Rhodes insists she's no romantic idealist - "You have to shovel through the dirt to find the pearls in any relationship," she says. But she can't help feeling optimistic about love. "I'm far too heart-led, I know that," she laughs wrapping her delicate cardy tighter against a cool breeze, "but if you can't go there - if you can't allow yourself to really feel love - there's nothing else worth bothering with as far as I'm concerned. Some people from an early age get hurt and give love a wide berth. But for me it's like: 'Shit, I got hurt there, but I'll dive right in again.' And I'll keep diving in because in a way love is the only thing that's real." Rhodes' zeal has been rewarded and she's now in a new relationship: "I'm with my beloved one," she says clearly consumed with love.

The last few years have proved a testing time for Rhodes. "Making this album and finding myself again after the demise of my relationship with the father of my kids has been like coming home in so many ways," she says brightly. "I don't recognise the person that I was two years ago. For a long time I'd been denying what I am and so much of me had opted out or got lost along the way. But I've learnt I'm an emotional junkie and that's okay. And acceptance of all the things that run you is so important. How else are you really going to experience life? I don't have to pretend to be someone else any more."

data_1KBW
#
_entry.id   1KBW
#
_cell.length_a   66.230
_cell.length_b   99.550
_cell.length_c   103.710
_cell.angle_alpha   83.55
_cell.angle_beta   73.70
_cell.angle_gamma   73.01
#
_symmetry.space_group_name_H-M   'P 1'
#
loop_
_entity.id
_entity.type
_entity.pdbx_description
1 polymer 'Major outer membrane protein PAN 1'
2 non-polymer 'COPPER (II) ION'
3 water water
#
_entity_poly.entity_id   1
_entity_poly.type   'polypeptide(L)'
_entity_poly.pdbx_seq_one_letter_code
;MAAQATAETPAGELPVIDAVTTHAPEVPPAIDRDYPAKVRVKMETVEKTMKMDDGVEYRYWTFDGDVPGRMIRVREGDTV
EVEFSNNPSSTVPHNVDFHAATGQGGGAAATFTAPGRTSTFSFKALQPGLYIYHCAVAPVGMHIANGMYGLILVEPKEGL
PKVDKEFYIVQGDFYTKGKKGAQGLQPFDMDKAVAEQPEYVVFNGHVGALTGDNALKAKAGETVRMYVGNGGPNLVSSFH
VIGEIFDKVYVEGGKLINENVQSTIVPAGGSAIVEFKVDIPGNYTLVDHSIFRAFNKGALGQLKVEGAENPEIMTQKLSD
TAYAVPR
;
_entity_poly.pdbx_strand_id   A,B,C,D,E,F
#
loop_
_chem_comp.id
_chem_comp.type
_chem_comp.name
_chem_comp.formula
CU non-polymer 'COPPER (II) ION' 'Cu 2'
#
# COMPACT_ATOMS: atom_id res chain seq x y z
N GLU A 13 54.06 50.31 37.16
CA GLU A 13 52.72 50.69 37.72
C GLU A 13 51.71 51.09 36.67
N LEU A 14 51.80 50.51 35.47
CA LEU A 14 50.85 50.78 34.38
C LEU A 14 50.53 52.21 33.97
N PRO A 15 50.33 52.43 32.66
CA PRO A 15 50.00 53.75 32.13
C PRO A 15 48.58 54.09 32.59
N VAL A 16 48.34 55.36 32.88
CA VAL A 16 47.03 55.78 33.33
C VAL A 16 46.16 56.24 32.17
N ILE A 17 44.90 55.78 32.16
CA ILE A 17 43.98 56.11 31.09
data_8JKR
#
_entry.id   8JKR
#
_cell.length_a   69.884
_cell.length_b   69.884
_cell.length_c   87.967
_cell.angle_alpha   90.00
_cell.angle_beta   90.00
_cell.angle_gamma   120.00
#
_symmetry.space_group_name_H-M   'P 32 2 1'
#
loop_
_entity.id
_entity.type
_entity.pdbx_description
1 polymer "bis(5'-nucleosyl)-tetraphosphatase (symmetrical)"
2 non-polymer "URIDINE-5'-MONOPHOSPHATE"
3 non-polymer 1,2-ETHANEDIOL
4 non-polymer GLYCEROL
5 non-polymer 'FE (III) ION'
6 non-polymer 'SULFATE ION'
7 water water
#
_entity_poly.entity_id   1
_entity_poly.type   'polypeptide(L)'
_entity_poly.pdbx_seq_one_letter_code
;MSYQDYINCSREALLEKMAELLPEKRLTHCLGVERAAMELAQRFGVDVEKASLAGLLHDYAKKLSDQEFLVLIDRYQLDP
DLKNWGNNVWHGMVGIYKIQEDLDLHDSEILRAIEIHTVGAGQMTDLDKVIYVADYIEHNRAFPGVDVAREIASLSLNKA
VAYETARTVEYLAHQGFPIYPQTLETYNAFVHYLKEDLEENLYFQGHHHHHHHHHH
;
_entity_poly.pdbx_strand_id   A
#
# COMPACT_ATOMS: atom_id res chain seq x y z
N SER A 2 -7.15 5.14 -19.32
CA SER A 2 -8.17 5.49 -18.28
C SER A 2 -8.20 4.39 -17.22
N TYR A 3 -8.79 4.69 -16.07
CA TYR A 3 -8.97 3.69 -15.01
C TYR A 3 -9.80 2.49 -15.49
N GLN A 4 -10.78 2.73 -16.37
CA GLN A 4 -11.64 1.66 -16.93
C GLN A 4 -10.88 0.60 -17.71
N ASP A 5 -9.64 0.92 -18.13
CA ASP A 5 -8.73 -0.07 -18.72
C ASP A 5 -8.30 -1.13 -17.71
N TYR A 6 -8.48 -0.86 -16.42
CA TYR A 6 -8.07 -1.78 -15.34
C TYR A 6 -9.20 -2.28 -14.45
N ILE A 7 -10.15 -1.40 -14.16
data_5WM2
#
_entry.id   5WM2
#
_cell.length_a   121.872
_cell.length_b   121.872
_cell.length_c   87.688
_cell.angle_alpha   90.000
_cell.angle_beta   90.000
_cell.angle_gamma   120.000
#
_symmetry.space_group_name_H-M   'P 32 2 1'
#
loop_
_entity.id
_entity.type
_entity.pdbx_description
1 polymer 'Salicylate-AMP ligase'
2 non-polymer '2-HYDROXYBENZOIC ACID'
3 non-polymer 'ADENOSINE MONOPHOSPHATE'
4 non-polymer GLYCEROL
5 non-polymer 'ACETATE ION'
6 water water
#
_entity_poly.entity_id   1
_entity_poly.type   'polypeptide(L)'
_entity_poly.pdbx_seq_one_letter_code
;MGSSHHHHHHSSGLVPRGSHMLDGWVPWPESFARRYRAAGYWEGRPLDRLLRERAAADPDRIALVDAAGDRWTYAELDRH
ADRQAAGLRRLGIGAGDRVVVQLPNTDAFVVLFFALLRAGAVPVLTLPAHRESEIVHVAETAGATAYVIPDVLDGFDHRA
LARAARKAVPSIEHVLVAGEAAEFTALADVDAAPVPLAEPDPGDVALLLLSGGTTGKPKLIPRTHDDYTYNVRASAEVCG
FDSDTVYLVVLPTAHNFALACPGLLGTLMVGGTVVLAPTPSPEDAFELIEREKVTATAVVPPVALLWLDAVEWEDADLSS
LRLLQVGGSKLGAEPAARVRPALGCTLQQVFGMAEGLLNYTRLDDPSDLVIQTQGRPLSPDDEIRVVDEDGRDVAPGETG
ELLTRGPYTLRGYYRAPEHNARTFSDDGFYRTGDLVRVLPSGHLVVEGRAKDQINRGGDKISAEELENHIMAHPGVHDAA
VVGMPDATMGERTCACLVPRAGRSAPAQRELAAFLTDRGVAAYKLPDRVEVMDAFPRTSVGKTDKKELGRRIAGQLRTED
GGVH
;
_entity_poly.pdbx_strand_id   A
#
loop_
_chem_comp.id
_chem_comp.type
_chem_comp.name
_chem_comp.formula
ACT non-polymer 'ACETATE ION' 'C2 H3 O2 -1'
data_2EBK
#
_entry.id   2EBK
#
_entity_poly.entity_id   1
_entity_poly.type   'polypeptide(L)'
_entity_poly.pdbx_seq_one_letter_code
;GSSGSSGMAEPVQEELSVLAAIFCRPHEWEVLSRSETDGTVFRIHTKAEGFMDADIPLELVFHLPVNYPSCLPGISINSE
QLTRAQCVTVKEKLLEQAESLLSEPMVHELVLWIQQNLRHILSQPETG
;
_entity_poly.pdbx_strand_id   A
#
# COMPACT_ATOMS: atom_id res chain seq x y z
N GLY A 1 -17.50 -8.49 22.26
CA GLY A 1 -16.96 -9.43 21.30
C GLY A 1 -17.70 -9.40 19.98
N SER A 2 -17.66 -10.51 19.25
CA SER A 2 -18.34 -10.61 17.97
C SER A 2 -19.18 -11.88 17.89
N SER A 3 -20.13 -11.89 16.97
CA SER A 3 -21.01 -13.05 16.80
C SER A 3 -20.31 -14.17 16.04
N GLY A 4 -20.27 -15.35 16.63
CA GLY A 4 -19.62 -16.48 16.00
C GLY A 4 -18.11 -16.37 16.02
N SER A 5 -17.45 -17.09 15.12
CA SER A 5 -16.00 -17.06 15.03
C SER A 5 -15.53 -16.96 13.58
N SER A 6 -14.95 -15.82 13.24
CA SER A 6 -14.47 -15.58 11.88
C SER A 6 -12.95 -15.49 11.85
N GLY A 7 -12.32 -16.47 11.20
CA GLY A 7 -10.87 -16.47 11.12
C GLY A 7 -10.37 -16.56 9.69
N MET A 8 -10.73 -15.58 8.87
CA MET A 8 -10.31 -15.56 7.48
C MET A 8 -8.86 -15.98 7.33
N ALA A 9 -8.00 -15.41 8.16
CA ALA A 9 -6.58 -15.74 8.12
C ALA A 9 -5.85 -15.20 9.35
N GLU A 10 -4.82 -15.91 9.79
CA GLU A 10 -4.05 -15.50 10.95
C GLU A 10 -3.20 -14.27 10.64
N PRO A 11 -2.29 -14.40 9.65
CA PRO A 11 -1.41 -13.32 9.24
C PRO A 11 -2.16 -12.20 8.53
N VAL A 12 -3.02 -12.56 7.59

"The first song on my album, "Each Moment New" is like my mantra," she continues. "It's how I want to be - like the song says: 'live each day by day and feel each moment new.' Throw myself into life and let it wash over me."

It's clear things are finally falling into place for Rhodes. The Mercury nomination has boosted both her confidence and her album's sales, and her label, Infinite Bloom Recordings, is also starting to take-off. "Signing bands is like a treasure hunt," she says her grey eyes wide with pleasure. But most exciting of all, she's finally moving out of Ridge Farm. Not that she's had enough of communal living - her new home is within the grounds of a Somerset commune: "It's the best of both worlds," she gushes. "I'll still have the company and support of others, but," she grins cheekily, "I also get my own kitchen - I can't wait!"

'Beloved One' is out now.